BEN: I think everyone should abandon banks. It’s just that I object to calling wage labor revolutionary, even when it’s done at home. I’ll see you tonight. Welcome to the tribe, Dan.

(BEN exits left)

OLYMPIA: He’ll come around. He almost has already.

DAN: What kind of name is Olympia?

OLYMPIA: It’s Greek. It’s actually Olympia’s. But that’s odd, like it’s plural. I think it’s a mountain in southern Greece.

DAN: I thought that was spelled with a u.

OLYMPIA: I was third generation and never learned any Greek. What do you think?

DAN: About the typesetting?

OLYMPIA: Ben criticizes everything we do around here. That’s all he knew how to do until he learned to cook. But as soon as a project gets started, he works harder on it than anyone else. I think you’ll get along with Ben all right. The one that’s impossible is Philip. Whenever you ask him to share something, he thinks you’re a dentist coming at him with pliers. At one meeting some of us suggested we might like to learn pottery making. He molds it right in his room and bakes it in the basement. He stiffened as if he’d just drunk poison. “Of course you know there are patents on these things.”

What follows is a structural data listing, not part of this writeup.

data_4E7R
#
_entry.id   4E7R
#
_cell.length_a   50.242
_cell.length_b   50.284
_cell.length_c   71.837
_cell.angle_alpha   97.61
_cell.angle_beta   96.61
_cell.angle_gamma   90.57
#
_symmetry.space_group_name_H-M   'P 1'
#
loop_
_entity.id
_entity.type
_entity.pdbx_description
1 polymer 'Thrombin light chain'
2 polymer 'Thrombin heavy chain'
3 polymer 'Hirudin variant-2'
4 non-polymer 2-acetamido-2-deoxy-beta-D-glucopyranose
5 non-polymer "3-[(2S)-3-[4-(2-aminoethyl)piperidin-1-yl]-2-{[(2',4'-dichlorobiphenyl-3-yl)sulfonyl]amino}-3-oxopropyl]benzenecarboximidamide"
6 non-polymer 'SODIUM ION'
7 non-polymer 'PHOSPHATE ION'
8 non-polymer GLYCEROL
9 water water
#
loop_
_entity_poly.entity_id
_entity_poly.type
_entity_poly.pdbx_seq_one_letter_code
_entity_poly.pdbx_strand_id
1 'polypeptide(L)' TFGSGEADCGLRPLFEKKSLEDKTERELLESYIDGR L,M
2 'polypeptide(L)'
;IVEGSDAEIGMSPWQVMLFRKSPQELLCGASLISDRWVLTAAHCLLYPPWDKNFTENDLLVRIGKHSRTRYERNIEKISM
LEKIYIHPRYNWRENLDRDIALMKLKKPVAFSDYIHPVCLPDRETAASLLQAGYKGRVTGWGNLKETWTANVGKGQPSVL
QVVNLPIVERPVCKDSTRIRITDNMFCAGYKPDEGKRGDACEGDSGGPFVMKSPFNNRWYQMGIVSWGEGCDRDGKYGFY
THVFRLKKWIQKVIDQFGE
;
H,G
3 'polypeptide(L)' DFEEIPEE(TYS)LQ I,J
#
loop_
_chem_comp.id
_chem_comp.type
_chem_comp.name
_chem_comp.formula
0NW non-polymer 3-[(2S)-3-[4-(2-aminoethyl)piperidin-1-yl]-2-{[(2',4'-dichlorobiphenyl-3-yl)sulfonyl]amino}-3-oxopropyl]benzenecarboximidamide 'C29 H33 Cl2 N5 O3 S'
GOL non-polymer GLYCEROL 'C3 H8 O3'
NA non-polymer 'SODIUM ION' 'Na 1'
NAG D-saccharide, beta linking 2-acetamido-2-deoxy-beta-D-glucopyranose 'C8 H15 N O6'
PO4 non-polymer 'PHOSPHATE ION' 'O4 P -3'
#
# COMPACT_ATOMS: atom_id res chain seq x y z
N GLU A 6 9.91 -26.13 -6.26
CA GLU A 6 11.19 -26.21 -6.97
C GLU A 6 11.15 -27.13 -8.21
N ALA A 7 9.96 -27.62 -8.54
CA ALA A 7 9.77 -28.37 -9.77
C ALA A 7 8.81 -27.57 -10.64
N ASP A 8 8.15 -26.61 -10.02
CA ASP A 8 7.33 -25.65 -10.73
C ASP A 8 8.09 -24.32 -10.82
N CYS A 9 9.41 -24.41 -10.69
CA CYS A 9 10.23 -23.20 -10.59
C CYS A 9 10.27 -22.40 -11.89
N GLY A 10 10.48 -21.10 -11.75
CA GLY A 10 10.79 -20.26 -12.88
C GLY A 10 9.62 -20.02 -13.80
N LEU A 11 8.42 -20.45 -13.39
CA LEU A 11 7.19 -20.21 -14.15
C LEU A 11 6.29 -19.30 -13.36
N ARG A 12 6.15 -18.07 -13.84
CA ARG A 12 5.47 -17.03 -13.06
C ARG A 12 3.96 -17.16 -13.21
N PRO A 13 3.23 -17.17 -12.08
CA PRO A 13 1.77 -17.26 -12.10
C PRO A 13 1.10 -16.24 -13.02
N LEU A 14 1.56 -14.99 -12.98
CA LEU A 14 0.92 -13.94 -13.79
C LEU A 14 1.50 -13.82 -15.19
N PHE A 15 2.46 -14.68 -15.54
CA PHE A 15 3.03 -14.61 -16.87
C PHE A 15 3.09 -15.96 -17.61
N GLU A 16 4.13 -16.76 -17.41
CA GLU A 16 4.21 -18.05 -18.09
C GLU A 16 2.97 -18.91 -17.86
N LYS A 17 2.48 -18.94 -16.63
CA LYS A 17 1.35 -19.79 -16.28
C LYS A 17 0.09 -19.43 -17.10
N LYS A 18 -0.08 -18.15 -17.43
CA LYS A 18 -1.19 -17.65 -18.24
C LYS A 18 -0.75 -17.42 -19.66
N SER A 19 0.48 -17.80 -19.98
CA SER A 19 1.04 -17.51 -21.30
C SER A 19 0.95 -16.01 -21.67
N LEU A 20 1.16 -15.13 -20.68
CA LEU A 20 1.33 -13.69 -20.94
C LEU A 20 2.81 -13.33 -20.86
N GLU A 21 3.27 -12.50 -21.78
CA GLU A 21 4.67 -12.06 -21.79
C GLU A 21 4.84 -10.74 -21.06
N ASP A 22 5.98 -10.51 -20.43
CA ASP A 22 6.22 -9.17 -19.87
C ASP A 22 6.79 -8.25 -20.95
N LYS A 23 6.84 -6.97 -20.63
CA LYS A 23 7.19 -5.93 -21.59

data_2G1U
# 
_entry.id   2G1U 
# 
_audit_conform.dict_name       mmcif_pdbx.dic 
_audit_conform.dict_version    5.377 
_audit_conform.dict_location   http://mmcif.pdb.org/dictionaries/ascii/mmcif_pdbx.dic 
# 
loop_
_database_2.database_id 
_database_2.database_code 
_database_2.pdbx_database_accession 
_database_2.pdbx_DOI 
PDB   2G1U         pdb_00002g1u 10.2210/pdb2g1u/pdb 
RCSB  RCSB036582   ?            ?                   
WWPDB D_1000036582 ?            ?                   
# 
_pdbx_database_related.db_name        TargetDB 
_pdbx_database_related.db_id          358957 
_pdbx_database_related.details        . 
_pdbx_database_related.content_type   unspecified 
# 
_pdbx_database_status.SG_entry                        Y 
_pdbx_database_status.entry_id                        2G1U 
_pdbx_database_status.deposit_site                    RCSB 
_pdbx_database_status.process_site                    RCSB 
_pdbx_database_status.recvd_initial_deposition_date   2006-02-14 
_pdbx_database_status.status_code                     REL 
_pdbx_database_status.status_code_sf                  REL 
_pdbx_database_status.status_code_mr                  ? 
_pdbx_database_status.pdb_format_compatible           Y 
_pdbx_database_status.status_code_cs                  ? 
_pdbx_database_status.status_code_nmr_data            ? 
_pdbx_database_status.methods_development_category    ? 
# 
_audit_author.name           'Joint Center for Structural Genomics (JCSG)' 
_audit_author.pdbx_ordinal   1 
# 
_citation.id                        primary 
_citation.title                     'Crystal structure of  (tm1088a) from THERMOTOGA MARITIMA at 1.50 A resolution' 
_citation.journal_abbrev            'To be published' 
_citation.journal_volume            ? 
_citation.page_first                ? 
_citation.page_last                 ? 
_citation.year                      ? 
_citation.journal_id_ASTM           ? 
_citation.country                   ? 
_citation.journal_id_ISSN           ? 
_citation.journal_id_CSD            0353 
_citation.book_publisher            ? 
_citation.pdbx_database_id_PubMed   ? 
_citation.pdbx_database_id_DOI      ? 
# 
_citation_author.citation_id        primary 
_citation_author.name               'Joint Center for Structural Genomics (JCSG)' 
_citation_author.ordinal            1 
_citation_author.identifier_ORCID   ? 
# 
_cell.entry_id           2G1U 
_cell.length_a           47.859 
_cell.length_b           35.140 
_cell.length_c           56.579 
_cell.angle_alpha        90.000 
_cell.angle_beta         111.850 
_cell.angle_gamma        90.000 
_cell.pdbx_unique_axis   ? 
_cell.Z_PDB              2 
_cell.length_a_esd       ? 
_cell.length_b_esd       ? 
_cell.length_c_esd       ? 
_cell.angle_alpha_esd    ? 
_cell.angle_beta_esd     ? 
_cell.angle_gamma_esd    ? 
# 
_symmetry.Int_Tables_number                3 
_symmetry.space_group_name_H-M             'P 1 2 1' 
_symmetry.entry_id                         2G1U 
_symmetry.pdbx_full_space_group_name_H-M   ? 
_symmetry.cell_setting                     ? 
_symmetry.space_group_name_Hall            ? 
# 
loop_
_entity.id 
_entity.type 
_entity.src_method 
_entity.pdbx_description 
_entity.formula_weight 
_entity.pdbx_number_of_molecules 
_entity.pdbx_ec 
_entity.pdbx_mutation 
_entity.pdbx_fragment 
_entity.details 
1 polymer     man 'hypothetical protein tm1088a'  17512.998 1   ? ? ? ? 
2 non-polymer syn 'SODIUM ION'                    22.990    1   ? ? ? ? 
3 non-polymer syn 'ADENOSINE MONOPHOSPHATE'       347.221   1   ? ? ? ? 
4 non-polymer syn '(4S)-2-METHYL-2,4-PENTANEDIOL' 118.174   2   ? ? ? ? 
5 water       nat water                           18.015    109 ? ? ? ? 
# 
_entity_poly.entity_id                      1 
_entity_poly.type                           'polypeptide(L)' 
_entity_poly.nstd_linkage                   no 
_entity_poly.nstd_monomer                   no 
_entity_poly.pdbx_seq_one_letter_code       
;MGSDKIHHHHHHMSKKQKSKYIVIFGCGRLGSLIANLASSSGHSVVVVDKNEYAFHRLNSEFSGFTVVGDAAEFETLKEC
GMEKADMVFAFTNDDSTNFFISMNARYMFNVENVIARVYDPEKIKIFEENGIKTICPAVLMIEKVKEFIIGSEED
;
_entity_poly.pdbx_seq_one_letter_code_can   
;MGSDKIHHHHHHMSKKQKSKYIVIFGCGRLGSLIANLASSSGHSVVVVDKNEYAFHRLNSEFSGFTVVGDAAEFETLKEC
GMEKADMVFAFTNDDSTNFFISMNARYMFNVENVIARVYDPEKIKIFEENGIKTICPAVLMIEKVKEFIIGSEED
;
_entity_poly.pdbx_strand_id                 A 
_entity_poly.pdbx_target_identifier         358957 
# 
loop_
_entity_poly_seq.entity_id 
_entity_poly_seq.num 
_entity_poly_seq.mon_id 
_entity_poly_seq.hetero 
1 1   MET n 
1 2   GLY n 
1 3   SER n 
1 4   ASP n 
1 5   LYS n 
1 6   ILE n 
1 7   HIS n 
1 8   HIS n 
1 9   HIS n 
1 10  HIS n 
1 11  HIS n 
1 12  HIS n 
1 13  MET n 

DAN: How did a person like that ever get involved with a commune?

OLYMPIA: He came with the house. At an earlier meeting we were trying to deal with the transportation problem. Only two of us have cars, the two with jobs, and they sit in lots all day long. Philip would have had to get up half an hour early to pool a ride with Donna, but nothing could move him to do that. As it is, whichever of us is going to need a car has to drive Donna to work and pick her up again. Do you have a car?

DAN: An old one, but we don’t mind sharing it.